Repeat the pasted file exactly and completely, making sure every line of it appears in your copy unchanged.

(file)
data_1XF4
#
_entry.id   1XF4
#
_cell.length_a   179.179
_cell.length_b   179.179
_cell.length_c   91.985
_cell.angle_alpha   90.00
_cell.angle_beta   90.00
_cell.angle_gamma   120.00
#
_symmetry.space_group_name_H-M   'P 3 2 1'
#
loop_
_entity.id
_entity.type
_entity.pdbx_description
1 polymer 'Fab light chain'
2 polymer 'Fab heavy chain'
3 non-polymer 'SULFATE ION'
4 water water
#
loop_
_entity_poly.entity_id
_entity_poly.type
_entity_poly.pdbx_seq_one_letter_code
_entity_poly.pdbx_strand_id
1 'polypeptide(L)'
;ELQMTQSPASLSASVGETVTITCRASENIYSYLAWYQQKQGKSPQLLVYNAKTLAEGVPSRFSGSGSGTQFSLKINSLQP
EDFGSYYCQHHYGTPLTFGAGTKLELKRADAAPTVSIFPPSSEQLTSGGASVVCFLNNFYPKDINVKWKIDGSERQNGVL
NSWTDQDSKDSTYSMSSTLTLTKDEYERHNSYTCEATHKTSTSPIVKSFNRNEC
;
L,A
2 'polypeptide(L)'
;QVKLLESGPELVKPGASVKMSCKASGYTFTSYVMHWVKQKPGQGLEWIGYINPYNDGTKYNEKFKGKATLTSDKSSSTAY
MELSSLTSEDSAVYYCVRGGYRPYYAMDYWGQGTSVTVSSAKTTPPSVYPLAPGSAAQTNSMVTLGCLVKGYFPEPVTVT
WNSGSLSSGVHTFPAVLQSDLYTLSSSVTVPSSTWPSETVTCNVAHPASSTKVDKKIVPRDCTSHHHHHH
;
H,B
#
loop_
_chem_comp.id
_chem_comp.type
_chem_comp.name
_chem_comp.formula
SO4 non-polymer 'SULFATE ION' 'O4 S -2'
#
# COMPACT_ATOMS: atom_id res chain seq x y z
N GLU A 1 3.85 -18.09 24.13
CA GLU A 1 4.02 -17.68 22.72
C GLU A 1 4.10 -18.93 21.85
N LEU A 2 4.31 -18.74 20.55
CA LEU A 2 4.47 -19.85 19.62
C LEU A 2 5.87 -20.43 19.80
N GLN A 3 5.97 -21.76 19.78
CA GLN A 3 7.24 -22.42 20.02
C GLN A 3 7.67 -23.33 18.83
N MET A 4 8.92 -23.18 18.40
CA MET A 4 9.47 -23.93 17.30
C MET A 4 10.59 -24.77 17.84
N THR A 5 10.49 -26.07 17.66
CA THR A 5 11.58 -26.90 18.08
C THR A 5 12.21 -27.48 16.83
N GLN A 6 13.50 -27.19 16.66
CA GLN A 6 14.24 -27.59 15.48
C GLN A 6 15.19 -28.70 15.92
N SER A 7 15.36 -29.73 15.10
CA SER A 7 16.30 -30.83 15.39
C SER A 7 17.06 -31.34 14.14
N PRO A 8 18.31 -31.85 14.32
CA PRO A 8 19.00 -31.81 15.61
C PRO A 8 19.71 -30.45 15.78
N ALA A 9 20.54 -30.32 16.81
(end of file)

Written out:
data_1XF4
#
_entry.id   1XF4
#
_cell.length_a   179.179
_cell.length_b   179.179
_cell.length_c   91.985
_cell.angle_alpha   90.00
_cell.angle_beta   90.00
_cell.angle_gamma   120.00
#
_symmetry.space_group_name_H-M   'P 3 2 1'
#
loop_
_entity.id
_entity.type
_entity.pdbx_description
1 polymer 'Fab light chain'
2 polymer 'Fab heavy chain'
3 non-polymer 'SULFATE ION'
4 water water
#
loop_
_entity_poly.entity_id
_entity_poly.type
_entity_poly.pdbx_seq_one_letter_code
_entity_poly.pdbx_strand_id
1 'polypeptide(L)'
;ELQMTQSPASLSASVGETVTITCRASENIYSYLAWYQQKQGKSPQLLVYNAKTLAEGVPSRFSGSGSGTQFSLKINSLQP
EDFGSYYCQHHYGTPLTFGAGTKLELKRADAAPTVSIFPPSSEQLTSGGASVVCFLNNFYPKDINVKWKIDGSERQNGVL
NSWTDQDSKDSTYSMSSTLTLTKDEYERHNSYTCEATHKTSTSPIVKSFNRNEC
;
L,A
2 'polypeptide(L)'
;QVKLLESGPELVKPGASVKMSCKASGYTFTSYVMHWVKQKPGQGLEWIGYINPYNDGTKYNEKFKGKATLTSDKSSSTAY
MELSSLTSEDSAVYYCVRGGYRPYYAMDYWGQGTSVTVSSAKTTPPSVYPLAPGSAAQTNSMVTLGCLVKGYFPEPVTVT
WNSGSLSSGVHTFPAVLQSDLYTLSSSVTVPSSTWPSETVTCNVAHPASSTKVDKKIVPRDCTSHHHHHH
;
H,B
#
loop_
_chem_comp.id
_chem_comp.type
_chem_comp.name
_chem_comp.formula
SO4 non-polymer 'SULFATE ION' 'O4 S -2'
#
# COMPACT_ATOMS: atom_id res chain seq x y z
N GLU A 1 3.85 -18.09 24.13
CA GLU A 1 4.02 -17.68 22.72
C GLU A 1 4.10 -18.93 21.85
N LEU A 2 4.31 -18.74 20.55
CA LEU A 2 4.47 -19.85 19.62
C LEU A 2 5.87 -20.43 19.80
N GLN A 3 5.97 -21.76 19.78
CA GLN A 3 7.24 -22.42 20.02
C GLN A 3 7.67 -23.33 18.83
N MET A 4 8.92 -23.18 18.40
CA MET A 4 9.47 -23.93 17.30
C MET A 4 10.59 -24.77 17.84
N THR A 5 10.49 -26.07 17.66
CA THR A 5 11.58 -26.90 18.08
C THR A 5 12.21 -27.48 16.83
N GLN A 6 13.50 -27.19 16.66
CA GLN A 6 14.24 -27.59 15.48
C GLN A 6 15.19 -28.70 15.92
N SER A 7 15.36 -29.73 15.10
CA SER A 7 16.30 -30.83 15.39
C SER A 7 17.06 -31.34 14.14
N PRO A 8 18.31 -31.85 14.32
CA PRO A 8 19.00 -31.81 15.61
C PRO A 8 19.71 -30.45 15.78
N ALA A 9 20.54 -30.32 16.81